There is (also) basic political disconnect, federal government’s vote base ( PML, PTI) is out of Sindh, provincial government base vote is out of Karachi, (and) the local government with vote base in Karachi is helpless and resource starved.
“This can only end if we have a functional and resourceful local government, able to raise it own resources,” the analyst added.
Dr. Syed Mohammad Ali of NDU says global and regional geopolitics are also adding spice to the mayhem in the city, alluding to a hybrid warfare by Pakistan’s rivals in the region.
Mr. Memon localized the mega city’s problems and said only 40 per cent of it was managed by the city government, with other entities controlling the rest.
Wwen asked to comment on: 1. Why Karachi is not one of the safest cities to live. 2. Why Karachi is not one of the most livable cities, Bol TV’s Chief Reporter for Islamabad Ghulam Murtaza who spent lots of time in Karachi was philosophical in his take. He WhatsApped video clip of a flute player to say what he wanted to say:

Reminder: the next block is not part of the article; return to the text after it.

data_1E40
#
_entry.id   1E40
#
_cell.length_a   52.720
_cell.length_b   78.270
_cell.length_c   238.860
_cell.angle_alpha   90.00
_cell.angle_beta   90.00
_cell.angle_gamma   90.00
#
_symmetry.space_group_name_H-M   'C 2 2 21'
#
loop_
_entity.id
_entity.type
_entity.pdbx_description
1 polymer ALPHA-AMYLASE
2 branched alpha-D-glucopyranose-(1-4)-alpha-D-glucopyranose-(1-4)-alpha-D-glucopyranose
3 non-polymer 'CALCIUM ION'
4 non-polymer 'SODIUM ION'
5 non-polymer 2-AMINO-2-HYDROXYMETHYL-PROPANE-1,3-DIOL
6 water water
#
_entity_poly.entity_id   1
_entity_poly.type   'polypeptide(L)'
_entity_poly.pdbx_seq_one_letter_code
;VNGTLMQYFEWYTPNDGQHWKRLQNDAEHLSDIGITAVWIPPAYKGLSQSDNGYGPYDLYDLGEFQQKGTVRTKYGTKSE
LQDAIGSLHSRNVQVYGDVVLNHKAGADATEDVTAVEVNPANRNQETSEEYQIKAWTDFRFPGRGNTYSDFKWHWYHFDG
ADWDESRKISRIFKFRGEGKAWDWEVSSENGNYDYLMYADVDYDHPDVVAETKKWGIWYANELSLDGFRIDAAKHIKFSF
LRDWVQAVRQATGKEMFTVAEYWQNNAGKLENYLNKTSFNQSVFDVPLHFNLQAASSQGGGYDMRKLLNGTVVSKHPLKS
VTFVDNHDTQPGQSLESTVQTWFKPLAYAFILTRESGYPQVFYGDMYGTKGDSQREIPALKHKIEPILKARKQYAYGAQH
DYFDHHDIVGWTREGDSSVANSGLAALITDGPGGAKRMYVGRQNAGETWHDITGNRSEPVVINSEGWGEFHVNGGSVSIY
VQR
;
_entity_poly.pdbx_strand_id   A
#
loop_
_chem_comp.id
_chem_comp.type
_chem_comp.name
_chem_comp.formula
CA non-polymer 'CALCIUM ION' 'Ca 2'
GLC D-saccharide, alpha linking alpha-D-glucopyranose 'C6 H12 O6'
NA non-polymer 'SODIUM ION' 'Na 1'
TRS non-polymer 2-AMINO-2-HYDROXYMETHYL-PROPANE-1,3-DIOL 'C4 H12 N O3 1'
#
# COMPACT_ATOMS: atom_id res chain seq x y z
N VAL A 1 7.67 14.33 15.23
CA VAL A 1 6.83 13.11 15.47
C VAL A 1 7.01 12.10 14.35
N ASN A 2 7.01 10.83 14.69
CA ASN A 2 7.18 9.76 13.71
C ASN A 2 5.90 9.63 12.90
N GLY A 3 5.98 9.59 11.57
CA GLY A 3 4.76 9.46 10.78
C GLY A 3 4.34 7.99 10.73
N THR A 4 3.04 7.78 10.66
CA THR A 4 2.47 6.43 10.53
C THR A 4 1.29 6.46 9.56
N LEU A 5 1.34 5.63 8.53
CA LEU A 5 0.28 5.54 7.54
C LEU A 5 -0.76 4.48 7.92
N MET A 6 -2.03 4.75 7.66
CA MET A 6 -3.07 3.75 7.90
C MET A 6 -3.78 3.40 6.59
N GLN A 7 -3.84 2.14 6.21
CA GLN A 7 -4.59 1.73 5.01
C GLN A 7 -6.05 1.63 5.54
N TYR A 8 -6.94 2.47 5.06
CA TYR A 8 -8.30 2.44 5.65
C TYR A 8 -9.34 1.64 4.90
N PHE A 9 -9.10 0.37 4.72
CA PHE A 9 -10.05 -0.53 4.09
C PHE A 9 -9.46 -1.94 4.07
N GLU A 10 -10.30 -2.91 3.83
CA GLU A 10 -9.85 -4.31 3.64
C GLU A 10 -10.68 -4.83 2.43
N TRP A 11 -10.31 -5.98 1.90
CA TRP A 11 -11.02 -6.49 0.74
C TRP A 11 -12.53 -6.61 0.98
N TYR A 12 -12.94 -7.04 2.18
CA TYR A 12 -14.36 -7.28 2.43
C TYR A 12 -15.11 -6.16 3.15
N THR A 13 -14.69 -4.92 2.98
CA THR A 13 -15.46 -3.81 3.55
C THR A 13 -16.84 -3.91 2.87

Owning (re-owning) the city from grassroots level is the way to go though, said several city society activists. As, “problems and issues are mostly germinating on micro level first– within the neighborhood spaces– and then expanding into as big as the size of Karachi Zoo.”
Naqvi weighed in though on the matter as a city issue that the government should deliver. “Karachi is not a livable city at all. People do not have full access to water, there are parts of city in which you receive water once in thirty days. Where 35 to 40% of the population is not served by the tap water connection. The city has only one Sewerage Plant working which can process only 70 million gallons wastewater per day, while the sewerage which is generated in the city is around 450 million gallons per day. The rest we are putting directly into the sea and polluting it. The shoreline of Karachi is a witness to that. The city does not have garbage collection system” either.
“Fine, these things money can buy or loans and grants (Master Card) can do on city level. Still owning the city begins at each doorstep and in the front yard of every home”, several Karachiites said and pointed out to the “golden 70s” of the financial hub and the country’s socio-cultural melting pot.
With input from Khurram Shahzad